- In "Who Monitors the Birds," Major Colquitt recruits Hawkes (a lieutenant) to accompany him behind enemy lines on a sniping mission. Real Life snipers are almost exclusively enlisted personnel.
- Lt. Columbo should have been running a squad rather than out investigating murders on his own.
- The title character on The Commish frequently conducted investigations and made arrests personally, despite being the police commissioner.
- Generally averted in Law & Order and its spinoffs, which accurately depict police Captains and Lieutenants as supervisors, who almost never personally conduct investigations or make arrests.
- The Starship Enterprise in all its incarnations seems to be crewed entirely by officers. The "cannon fodder" on a landing party are Ensigns, an officer rank. The only non-officer we've ever seen is Miles O'Brien, who's a noncom.
- The reason for this is that Gene Roddenberry was modeling Starfleet on the Air Force, the only branch where the enlisted men stay safe back at base and the officers go out to get shot at.
- Captain Brass of CSI: Crime Scene Investigation spends far more time kicking in doors and questioning suspects than he does supervising. The same can be said for his counterparts on CSI: Miami and CSI: NY.
- Tango and Cash: Both officers are Lieutenants. Both are also seen to be Cowboy Cops who only work alone.
- In a Mirror Universe episode of Star Trek: Deep Space Nine someone in the Terran Rebellion bemoans the rebellion's many captains and apparently very few footsoldiers.
[[folder: Tabletop Games
- Warhammer 40K:
- The minimal requirements to play a game are two units of troops and the HQ. Meaning you have Imperial Guard generals directing operations from the field rather than in a fortified bunker miles away.
- Taken even further in Dawn of War, where the command squad is the Guard's only melee unit until they finally upgrade to the final tier. Meaning the general and his retinue take on everything the other factions throw at them.
- Tau Ethereals are considered nearly godlike by the lower castes, with the Tau being physically incapable of disobeying their orders,conferring bonuses but huge drawbacks if they die, and yet are often seen deployed into battle. Which is why it's especially hilarious in Dawn of War to see them charging headlong into melee.
[[folder: Video Games]]
- The various Wolfenstein games have Captain BJ Blazkowicz as the player character. He commands no one. Justified, in that BJ works for an OSS Expy.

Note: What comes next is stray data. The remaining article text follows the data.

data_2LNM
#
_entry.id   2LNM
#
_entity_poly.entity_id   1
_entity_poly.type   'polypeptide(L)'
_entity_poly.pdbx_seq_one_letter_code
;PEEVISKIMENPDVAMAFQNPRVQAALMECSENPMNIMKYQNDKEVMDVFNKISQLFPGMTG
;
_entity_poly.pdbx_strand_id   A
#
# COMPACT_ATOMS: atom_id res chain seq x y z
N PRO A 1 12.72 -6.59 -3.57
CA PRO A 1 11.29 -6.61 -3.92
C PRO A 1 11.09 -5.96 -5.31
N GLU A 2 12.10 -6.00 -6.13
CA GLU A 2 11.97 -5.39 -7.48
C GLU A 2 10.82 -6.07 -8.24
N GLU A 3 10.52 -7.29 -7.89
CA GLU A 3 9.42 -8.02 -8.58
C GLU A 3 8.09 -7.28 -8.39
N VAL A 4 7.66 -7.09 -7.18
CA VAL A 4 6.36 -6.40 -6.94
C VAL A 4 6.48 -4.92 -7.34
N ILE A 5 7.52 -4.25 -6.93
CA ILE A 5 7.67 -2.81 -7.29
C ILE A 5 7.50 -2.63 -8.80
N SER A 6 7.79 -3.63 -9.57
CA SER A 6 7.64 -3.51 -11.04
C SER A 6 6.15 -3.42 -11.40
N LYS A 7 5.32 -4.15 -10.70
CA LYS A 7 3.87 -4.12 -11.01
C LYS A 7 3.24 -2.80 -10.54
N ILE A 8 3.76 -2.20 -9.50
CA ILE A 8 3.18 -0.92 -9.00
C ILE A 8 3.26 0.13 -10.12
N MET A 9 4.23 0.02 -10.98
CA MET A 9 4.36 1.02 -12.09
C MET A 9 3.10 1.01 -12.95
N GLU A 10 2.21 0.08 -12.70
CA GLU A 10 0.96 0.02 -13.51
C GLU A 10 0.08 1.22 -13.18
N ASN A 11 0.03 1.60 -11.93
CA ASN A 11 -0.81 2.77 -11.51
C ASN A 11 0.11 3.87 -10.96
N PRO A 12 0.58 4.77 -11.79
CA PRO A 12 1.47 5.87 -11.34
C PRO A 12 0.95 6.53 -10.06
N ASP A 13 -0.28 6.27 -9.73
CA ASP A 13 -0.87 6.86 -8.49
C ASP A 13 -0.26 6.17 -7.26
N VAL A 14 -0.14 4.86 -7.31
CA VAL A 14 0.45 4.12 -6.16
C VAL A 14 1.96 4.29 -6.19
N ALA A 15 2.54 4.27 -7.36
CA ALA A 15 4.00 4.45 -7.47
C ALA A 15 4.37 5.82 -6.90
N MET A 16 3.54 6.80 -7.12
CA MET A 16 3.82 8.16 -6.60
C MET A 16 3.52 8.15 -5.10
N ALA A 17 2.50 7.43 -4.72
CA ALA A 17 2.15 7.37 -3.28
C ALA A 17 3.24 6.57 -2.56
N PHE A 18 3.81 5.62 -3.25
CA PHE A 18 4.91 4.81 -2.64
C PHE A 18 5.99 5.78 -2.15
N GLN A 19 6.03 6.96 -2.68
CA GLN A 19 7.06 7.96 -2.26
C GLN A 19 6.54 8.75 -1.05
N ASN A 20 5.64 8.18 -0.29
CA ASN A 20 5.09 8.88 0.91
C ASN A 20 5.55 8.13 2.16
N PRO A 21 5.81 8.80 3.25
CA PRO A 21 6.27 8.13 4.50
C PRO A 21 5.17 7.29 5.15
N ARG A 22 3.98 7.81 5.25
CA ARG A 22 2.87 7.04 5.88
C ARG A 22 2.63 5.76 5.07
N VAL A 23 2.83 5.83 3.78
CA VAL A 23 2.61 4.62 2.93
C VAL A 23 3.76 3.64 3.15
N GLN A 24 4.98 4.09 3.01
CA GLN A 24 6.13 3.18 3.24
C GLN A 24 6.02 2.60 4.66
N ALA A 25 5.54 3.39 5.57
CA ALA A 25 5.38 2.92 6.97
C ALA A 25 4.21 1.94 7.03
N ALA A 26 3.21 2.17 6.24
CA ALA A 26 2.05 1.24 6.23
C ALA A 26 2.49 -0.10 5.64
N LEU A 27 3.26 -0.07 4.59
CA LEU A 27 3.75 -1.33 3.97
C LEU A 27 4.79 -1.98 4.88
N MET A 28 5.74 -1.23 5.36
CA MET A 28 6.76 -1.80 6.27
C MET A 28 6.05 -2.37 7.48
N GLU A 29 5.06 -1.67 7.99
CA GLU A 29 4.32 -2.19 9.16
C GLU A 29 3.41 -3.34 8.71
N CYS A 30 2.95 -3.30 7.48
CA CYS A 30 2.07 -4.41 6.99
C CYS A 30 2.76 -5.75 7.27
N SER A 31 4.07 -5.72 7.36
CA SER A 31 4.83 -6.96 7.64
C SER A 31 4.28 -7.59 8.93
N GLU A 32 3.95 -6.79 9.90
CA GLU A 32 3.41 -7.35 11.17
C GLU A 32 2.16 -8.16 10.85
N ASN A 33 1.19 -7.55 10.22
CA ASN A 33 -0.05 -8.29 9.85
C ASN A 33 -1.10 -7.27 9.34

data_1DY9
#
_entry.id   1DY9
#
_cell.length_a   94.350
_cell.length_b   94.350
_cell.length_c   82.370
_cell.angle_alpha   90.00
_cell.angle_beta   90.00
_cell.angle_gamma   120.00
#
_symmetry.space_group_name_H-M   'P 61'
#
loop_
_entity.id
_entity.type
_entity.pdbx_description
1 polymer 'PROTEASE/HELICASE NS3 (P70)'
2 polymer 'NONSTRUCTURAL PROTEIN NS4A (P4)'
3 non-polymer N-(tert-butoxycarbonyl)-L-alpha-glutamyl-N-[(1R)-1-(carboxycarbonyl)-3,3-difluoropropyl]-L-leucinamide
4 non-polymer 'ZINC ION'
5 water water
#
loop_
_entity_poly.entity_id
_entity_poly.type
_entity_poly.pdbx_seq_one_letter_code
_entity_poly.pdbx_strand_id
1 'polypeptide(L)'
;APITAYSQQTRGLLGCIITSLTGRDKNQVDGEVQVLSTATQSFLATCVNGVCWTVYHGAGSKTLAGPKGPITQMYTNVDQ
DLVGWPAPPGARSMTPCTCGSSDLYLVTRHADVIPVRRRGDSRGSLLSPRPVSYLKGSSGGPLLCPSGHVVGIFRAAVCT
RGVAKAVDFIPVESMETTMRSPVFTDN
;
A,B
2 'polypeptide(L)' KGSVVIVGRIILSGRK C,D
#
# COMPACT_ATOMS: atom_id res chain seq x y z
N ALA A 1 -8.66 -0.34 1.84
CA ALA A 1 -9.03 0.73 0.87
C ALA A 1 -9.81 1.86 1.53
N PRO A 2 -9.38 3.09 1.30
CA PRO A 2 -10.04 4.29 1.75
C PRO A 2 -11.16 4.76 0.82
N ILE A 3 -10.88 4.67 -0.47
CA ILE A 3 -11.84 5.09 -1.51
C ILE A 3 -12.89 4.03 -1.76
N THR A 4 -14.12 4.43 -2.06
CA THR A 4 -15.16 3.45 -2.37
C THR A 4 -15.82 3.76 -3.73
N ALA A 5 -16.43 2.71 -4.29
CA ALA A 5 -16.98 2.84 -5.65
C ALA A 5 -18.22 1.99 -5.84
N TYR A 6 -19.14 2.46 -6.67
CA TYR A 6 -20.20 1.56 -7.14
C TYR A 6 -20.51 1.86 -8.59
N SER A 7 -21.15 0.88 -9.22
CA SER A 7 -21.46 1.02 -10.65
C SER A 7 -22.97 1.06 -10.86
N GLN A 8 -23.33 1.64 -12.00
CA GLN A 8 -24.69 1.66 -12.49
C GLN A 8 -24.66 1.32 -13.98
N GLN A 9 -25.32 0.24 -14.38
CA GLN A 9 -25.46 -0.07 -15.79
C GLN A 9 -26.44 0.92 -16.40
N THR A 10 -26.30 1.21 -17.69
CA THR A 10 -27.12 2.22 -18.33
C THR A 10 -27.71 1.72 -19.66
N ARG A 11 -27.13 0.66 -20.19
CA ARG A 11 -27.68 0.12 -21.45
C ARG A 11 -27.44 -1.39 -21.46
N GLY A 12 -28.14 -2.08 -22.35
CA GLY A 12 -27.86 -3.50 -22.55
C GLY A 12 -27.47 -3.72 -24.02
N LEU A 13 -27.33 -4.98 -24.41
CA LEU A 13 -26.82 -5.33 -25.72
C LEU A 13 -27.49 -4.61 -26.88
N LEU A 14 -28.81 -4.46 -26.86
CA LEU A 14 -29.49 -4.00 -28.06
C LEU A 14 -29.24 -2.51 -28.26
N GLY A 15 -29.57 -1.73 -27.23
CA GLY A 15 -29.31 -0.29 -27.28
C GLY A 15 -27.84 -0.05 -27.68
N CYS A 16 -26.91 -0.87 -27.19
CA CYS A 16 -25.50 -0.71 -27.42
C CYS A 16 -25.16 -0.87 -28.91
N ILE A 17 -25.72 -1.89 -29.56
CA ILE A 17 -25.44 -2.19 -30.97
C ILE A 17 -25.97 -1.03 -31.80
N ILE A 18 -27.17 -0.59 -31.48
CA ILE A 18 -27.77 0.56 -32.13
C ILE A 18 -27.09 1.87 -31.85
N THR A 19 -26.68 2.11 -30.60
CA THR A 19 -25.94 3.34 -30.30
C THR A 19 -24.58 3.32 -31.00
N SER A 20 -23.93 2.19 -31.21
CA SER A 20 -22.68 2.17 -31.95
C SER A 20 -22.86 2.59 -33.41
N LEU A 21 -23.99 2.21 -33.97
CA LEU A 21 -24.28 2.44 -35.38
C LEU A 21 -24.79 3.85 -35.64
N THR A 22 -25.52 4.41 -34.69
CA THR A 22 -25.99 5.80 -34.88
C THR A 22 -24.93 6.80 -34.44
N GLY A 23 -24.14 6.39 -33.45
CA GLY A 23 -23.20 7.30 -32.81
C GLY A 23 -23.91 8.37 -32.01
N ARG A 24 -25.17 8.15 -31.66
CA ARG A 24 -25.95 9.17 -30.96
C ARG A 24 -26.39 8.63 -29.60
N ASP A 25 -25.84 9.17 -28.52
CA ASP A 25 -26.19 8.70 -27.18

[[folder: Truth In Television]]
- As noted in the page quote above, General Maxwell Taylor found himself in this position on D-Day. Immediately after landing, he found himself in command of a single private; as he gathered more men, a disproportionate number of them were high ranking officers.
- During World War II, a number of intelligence agencies, such as the OSS, SOE, and MI-6, gave their agents officer rank, with the hope that if captured, they would be treated as prisoners of war, rather than as spies.
- Many elite units will accept only experienced soldiers into their ranks. As these units tend to be small, this usually means every member will be a higher rank than their counterpart in a conventional unit.
- In most militaries, doctors, chaplains, and others with similarly specialized training will be officers, but will have fewer command responsibilities than other officers - in fact, international law may prevent them from commanding a combat unit.
- During the Russian Civil War, the White Guards started with only the officers loyal to their cause. Their first battles were fought by officer-only units, with lieutenants attacking as common riflemen and colonels commanding platoons and companies.
- Due to cutbacks in the Royal Air Force, officers now command smaller units than their World War II counterparts. Wing Commanders, for example, now typically command squadrons, while Squadron Leaders are actually flight leaders.